On this visit to Dauphin, after Hurricane Katrina, there are more than 200 west-end homes destroyed (many of whose owners are collecting their FEMA insurance checks from last year), and also a new visitor to the area: the massive oil rig Ocean Warwick, grounded in the surf. Crozier and I pass through a police roadblock and hike down the beach amid an apocalyptic scene of broken and vanished stilt houses, downed power lines, flooded roads, buried cars and shallow quicksand. A $1.1-million protective sand berm built by FEMA after last year’s hurricane has also vanished into the sea.
“The rush to rebuild is understandable. It’s basic human sympathy,” Crozier says, “but we have to build in a different way.”
In 1968, FEMA, worried about the disaster risks faced by new beachfront residents, came up with a plan. If homeowners met certain basic safety standards in beachfront construction (like putting houses on stilts), they would qualify for a newly created National Flood Insurance Program. FEMA convinced Congress that this would reduce individual risk while shifting the burden of hurricane disaster relief onto policyholders. It would guarantee a large insurance pool by making the rates so inexpensive that lots of people would buy the policies.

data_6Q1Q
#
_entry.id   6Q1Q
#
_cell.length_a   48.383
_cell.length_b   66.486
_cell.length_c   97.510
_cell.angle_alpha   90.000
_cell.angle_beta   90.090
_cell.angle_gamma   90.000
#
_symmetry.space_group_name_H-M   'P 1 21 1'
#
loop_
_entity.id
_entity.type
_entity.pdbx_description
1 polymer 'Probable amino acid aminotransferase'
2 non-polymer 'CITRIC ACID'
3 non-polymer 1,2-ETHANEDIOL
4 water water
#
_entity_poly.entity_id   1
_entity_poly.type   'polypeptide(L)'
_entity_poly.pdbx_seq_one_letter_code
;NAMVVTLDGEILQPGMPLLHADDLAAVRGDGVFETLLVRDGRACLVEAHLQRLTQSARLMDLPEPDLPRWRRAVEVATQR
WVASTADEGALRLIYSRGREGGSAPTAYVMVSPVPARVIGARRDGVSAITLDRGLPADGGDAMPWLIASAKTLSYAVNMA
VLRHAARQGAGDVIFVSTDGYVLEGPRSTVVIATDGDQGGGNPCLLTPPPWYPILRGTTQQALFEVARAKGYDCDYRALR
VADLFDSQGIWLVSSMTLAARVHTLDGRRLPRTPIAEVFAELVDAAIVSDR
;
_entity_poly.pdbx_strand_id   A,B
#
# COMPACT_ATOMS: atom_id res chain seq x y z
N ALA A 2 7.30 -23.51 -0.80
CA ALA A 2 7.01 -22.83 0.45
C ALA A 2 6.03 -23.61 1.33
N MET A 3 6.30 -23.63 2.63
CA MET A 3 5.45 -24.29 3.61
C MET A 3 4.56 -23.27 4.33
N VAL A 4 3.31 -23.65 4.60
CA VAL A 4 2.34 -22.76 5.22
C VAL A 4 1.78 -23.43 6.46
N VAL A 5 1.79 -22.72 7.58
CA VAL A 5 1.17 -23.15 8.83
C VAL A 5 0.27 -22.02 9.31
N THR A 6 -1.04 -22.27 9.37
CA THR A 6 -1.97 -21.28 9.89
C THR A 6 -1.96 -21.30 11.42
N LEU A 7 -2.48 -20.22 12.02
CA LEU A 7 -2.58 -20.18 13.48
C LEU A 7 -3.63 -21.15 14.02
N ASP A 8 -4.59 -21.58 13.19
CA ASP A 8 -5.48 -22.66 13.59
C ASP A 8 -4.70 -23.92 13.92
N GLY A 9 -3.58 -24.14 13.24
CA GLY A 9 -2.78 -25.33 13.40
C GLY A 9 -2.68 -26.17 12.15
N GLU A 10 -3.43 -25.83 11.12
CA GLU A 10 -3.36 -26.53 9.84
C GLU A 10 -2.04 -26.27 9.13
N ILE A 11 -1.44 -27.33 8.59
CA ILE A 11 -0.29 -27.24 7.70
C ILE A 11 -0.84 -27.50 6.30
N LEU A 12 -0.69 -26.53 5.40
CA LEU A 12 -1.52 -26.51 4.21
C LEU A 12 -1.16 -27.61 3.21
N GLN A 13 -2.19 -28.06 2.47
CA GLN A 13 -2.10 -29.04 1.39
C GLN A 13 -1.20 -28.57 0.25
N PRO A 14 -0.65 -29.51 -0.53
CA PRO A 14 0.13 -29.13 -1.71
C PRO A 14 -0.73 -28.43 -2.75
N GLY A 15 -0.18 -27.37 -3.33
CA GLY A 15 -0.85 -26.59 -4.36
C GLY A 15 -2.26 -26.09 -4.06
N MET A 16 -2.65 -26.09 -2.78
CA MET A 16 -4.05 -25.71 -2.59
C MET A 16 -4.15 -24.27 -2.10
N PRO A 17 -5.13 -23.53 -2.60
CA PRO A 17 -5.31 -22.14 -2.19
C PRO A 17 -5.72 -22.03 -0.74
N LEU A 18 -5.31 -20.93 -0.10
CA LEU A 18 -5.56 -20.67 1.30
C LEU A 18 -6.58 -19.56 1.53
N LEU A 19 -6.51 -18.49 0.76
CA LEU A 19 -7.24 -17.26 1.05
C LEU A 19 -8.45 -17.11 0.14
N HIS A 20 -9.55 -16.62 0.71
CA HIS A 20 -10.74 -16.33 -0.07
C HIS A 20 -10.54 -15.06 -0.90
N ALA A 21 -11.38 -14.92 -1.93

This idea worked for a while — about as long as a historic lull in Atlantic hurricane activity persisted through the 1970s and 1980s. But since the early 1990s, this natural 25- to 30-year cycle has both intensified and — possibly — become supercharged by fossil fuel-fired climate disruption that’s heated the world’s oceans and raised sea levels more than a foot. As soon as hurricanes Hugo, Andrew, George, Fran, Floyd, Isabel, Charley, Frances, Ivan, Jeanne, Dennis, Katrina and Rita started coming ashore, the program turned into a money loser and the largest financial exposure the federal government now faces. FEMA had insured more than $763 billion worth of property against flooding, with more than half of that in the Gulf region (42% in low-lying, hurricane-prone Florida).
Until the government started selling flood insurance, it was almost impossible to insure coastal floodplain property against the inevitability of storm surge. As a result, most bankers refused to issue mortgages, so beachfront homeowners had to pay cash and tended not to build bigger than they could afford to lose. But once the feds started offering insurance, real estate developers found mortgage bankers more than willing to lend them money, setting off a tsunami of new coastal construction.
Federal flood insurance covers up to $250,000 for property damage to homes and $500,000 for businesses. Storm-battered beach communities are also eligible for low-interest small-business loans; federally funded reconstruction of highways, roads and bridges (like the $32-million causeway linking Dauphin Island to the mainland) and beach replenishment courtesy of the Army Corps of Engineers.